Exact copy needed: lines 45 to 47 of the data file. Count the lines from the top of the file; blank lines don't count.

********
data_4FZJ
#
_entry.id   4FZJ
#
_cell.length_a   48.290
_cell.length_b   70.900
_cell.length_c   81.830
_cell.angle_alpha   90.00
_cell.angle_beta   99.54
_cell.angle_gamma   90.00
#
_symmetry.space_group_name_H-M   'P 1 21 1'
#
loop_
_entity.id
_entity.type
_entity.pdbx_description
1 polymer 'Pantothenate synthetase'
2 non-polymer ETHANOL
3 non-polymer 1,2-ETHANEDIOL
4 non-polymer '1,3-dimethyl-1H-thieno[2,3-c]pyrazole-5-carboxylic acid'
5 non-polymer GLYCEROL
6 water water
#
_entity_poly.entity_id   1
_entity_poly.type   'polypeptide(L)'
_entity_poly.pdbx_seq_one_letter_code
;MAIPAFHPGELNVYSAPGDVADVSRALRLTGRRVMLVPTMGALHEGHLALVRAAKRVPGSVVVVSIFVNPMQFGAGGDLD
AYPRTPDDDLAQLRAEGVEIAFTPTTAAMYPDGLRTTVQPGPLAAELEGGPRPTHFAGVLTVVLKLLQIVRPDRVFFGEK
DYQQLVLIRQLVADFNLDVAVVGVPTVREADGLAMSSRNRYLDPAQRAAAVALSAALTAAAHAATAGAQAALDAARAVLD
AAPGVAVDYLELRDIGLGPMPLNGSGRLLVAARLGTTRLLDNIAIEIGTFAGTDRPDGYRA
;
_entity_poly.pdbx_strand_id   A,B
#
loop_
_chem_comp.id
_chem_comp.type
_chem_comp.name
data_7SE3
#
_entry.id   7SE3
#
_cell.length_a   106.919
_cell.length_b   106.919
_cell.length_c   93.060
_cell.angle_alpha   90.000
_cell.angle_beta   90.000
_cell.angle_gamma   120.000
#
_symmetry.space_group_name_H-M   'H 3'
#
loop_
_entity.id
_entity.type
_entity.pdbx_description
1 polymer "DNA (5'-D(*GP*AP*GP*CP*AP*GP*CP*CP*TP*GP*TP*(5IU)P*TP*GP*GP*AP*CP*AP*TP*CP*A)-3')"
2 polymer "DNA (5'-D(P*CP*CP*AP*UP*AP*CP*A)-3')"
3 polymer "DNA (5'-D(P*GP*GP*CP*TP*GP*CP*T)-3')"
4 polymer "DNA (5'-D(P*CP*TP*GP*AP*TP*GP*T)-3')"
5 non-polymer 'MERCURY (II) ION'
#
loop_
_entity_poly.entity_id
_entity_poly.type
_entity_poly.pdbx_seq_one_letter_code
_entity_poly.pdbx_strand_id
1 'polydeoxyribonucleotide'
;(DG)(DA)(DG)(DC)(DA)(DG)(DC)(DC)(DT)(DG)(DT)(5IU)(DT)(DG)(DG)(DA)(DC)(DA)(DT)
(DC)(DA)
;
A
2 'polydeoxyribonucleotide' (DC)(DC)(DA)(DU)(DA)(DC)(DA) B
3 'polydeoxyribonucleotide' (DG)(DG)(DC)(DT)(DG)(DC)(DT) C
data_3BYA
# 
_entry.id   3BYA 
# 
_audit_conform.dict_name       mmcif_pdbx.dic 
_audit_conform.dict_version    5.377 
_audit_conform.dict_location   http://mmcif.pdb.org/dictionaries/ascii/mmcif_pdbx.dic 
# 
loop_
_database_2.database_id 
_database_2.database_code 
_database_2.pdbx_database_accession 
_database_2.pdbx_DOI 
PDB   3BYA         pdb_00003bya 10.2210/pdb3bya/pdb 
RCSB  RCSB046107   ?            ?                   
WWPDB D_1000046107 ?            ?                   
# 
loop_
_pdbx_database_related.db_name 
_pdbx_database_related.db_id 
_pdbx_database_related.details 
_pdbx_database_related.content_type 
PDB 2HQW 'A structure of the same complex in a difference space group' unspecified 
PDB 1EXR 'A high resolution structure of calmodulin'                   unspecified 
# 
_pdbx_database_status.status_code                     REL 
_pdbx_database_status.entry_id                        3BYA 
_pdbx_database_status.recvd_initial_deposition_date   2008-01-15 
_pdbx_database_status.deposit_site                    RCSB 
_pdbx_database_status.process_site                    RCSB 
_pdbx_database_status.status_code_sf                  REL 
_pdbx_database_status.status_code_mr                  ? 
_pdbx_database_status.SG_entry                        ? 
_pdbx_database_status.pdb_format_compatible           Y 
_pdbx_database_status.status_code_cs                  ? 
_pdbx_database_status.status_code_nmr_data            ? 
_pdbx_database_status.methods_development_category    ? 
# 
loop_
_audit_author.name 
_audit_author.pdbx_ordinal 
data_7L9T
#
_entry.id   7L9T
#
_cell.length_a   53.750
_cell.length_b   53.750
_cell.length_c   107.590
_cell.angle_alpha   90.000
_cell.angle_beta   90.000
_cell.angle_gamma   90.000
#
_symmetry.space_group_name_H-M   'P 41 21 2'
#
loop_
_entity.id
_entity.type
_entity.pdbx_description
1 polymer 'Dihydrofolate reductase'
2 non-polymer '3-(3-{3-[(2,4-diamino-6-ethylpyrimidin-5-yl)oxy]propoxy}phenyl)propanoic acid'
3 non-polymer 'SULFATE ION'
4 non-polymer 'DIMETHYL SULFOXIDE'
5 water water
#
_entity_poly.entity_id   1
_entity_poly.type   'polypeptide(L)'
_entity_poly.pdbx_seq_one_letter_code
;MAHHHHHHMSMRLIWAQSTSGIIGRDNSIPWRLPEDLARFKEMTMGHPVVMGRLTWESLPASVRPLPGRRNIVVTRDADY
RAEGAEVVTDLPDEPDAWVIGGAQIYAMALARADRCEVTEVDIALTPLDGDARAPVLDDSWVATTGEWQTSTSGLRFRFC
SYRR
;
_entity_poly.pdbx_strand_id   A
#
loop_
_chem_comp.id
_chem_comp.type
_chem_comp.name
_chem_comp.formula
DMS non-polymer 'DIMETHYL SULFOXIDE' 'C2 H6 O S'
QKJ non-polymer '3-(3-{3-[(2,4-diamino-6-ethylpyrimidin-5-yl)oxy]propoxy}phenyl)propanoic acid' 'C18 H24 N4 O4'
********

_cell.length_c   93.060
_cell.angle_alpha   90.000
_cell.angle_beta   90.000